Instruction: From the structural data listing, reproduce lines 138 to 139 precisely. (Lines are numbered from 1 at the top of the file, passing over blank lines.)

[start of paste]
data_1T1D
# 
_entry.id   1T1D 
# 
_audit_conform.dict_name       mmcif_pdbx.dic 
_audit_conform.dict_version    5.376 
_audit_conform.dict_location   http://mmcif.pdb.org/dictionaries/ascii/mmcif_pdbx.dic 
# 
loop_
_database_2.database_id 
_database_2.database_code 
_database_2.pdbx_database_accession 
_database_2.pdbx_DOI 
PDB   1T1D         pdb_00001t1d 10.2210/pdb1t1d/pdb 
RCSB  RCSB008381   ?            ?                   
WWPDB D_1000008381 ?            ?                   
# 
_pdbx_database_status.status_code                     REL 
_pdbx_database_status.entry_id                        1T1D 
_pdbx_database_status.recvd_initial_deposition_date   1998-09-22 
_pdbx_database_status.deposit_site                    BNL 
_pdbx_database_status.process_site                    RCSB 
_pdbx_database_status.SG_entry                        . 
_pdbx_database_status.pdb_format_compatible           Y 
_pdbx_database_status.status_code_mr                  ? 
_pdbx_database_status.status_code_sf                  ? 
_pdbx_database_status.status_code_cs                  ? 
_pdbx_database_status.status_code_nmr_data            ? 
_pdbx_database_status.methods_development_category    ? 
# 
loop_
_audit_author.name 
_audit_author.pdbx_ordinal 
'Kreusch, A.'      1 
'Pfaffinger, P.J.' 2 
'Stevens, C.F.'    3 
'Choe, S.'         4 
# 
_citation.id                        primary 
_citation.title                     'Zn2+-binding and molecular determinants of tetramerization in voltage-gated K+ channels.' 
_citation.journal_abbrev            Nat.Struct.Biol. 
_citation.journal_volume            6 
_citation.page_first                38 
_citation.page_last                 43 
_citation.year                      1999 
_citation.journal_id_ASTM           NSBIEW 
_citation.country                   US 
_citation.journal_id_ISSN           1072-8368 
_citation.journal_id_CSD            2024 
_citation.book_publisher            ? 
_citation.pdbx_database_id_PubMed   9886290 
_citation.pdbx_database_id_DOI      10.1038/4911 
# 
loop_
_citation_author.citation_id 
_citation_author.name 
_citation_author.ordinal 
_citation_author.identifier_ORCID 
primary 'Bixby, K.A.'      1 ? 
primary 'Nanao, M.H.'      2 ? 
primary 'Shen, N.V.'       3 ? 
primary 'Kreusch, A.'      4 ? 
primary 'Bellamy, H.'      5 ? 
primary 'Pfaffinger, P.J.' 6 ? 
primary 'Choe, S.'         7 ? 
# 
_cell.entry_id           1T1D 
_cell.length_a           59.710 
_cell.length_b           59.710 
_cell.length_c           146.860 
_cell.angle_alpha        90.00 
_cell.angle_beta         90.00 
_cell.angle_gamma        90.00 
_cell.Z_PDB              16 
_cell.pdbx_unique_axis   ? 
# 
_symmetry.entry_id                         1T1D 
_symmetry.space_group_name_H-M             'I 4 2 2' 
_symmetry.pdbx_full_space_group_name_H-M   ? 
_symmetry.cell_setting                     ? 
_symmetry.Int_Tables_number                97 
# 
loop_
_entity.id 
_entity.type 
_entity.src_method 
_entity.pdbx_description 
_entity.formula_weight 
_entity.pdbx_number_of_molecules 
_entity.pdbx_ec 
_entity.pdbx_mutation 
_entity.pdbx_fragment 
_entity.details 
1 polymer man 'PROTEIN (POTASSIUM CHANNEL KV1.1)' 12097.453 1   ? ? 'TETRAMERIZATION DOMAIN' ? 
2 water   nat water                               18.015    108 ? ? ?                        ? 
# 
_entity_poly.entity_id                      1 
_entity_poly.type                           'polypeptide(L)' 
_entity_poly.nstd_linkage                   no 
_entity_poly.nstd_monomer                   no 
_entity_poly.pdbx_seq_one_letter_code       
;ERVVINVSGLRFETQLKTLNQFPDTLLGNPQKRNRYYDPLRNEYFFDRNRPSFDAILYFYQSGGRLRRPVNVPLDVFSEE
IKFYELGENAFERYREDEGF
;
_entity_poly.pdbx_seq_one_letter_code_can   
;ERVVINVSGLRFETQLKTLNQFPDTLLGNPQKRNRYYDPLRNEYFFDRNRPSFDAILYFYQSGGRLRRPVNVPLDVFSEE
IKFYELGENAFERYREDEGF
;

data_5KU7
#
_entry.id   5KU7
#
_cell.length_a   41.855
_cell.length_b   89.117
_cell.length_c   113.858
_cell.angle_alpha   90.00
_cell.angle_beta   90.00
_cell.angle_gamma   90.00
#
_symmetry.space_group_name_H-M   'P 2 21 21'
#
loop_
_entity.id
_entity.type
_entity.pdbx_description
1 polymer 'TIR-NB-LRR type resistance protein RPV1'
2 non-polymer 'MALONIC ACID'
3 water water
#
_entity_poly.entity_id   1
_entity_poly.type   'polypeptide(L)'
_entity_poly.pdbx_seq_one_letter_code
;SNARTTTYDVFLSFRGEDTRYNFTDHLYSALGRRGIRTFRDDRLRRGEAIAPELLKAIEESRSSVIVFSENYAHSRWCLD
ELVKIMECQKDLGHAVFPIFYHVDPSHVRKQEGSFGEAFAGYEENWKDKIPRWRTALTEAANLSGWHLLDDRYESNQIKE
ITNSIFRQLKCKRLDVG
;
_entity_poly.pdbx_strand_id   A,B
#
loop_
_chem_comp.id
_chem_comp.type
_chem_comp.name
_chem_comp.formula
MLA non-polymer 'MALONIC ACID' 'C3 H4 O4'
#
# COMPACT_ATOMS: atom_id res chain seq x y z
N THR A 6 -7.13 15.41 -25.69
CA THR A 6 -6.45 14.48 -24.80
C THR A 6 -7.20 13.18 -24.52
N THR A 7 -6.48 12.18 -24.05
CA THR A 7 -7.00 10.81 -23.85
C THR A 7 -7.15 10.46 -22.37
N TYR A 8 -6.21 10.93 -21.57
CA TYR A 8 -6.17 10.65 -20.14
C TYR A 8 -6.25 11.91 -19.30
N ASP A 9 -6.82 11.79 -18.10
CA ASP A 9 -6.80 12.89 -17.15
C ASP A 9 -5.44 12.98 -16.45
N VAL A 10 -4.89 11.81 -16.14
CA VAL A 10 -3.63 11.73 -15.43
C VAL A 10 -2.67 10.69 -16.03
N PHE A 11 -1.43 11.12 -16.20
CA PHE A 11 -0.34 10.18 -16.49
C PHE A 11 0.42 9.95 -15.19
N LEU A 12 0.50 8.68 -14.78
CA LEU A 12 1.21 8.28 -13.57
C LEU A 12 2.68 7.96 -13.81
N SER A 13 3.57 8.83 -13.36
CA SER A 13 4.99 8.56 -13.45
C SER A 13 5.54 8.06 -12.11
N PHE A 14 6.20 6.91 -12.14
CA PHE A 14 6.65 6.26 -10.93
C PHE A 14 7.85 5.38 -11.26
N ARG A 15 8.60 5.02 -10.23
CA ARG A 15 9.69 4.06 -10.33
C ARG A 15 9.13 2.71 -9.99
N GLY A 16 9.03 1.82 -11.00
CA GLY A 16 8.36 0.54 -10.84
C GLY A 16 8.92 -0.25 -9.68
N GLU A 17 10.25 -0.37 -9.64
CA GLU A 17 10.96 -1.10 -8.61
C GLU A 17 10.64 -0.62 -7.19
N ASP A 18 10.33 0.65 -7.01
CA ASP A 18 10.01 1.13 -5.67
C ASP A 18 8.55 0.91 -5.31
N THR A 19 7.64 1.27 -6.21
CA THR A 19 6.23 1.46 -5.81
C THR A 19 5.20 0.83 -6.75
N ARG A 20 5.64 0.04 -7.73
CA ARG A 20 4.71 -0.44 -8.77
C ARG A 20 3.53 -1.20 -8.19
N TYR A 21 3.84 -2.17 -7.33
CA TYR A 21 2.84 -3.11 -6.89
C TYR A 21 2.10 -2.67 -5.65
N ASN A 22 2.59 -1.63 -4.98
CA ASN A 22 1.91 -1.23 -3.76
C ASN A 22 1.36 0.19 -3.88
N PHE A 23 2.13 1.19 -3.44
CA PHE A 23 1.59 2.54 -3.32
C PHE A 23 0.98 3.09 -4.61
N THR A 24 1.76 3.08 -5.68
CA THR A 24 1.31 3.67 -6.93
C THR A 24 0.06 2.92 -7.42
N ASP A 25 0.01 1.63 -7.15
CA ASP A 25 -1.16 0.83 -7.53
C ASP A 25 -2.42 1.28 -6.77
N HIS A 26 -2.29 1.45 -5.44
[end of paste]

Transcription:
#
loop_